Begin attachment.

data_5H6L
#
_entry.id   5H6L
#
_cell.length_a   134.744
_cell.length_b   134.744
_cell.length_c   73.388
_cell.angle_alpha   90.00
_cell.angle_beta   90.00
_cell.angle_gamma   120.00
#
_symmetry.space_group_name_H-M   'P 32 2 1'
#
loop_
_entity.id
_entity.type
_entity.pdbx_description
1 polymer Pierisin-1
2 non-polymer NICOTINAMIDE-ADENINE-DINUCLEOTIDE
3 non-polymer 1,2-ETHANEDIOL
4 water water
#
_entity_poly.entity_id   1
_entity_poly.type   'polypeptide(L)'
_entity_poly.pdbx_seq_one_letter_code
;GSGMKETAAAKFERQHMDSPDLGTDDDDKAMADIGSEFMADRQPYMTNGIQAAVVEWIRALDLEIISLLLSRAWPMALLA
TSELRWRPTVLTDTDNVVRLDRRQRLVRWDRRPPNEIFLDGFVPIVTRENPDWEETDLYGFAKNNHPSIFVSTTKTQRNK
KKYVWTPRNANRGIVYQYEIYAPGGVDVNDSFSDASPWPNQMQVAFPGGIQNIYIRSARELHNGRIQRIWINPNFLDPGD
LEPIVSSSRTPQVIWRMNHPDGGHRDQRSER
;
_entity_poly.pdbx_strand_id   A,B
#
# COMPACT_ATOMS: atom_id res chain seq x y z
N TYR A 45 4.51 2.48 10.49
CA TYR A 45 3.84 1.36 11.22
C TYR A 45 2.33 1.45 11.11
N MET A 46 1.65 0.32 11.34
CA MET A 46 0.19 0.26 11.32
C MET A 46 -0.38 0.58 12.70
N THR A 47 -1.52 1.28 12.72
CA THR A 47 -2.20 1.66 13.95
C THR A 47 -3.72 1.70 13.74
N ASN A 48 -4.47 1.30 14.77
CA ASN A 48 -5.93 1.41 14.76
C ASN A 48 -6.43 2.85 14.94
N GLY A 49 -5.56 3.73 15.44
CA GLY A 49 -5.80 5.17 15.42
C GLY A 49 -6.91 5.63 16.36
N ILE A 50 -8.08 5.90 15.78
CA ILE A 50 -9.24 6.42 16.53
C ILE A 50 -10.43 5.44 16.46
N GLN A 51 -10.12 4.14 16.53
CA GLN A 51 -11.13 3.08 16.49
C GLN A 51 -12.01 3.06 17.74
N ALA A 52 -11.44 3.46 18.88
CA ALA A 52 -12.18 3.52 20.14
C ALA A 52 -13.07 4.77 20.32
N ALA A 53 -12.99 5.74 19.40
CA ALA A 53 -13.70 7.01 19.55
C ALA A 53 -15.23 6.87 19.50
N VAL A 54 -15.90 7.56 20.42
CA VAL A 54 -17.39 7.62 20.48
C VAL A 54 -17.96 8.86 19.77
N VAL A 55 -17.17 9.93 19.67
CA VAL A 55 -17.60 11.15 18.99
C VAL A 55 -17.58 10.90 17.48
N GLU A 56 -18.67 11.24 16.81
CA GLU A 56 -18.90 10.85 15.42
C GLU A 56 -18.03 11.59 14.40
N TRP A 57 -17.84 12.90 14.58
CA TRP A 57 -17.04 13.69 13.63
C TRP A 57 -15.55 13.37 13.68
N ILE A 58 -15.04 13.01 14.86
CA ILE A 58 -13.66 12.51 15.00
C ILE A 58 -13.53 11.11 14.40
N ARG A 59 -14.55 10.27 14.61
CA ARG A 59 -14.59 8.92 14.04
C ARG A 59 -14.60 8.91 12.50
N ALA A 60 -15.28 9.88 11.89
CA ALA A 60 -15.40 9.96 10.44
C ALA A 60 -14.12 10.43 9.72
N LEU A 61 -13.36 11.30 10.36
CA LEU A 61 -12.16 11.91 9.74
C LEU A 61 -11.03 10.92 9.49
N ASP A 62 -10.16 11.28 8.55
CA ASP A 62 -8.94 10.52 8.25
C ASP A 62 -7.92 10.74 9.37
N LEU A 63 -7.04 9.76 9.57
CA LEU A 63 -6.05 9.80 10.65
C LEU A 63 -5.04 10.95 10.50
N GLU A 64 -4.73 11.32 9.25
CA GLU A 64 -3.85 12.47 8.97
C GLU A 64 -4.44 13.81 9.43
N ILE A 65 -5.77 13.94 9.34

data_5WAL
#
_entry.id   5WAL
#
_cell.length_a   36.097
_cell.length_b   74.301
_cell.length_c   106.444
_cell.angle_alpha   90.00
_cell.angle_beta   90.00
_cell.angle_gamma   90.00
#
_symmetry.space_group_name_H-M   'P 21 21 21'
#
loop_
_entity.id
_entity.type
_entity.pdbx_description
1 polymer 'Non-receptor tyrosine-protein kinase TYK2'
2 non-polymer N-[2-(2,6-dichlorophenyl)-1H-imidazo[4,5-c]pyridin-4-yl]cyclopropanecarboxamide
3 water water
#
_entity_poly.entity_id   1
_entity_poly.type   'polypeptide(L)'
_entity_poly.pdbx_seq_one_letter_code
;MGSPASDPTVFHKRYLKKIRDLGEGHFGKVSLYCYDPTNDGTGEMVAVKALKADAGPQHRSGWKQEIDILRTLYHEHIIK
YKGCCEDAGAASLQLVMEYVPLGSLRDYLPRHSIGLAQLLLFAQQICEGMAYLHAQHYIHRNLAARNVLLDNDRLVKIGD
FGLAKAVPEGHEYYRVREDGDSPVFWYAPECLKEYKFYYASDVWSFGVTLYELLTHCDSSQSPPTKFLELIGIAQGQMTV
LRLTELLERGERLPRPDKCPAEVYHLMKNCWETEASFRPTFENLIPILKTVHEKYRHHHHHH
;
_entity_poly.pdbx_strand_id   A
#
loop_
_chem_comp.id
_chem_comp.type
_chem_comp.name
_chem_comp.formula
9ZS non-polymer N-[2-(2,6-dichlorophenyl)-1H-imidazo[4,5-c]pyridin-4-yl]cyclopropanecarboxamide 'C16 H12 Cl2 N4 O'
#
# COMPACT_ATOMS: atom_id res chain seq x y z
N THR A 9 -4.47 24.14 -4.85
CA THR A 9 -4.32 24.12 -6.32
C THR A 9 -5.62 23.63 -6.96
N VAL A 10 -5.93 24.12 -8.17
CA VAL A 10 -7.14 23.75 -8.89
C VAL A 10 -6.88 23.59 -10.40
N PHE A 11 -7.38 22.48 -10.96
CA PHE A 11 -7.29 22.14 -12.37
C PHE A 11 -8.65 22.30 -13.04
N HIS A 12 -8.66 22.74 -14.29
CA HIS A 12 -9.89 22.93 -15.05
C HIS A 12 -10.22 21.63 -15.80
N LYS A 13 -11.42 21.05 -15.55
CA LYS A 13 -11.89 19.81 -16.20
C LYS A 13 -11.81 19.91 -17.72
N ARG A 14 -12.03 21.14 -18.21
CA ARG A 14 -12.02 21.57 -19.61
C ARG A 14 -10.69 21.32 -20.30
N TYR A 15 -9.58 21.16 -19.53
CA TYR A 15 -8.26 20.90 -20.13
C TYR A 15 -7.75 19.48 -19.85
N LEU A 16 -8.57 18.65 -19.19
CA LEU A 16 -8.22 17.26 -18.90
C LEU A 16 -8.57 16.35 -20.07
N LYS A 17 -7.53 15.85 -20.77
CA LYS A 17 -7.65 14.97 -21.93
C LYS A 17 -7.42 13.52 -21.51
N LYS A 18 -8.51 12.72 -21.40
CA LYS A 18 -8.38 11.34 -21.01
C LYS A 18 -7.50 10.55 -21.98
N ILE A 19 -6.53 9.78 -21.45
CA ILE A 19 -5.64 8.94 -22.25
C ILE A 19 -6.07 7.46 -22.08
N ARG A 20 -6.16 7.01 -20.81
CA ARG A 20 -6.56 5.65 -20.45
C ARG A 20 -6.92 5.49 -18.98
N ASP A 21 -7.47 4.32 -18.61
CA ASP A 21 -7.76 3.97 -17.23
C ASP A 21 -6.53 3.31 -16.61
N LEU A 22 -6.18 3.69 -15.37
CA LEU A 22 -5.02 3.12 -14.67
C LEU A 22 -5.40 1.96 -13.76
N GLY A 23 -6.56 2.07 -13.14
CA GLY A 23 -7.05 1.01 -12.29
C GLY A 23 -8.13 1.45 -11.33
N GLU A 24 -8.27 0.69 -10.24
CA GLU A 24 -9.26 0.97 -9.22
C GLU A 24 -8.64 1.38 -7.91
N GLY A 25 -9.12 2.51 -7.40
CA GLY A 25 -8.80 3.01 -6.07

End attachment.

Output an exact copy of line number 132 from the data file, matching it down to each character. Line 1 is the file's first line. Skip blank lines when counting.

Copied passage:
#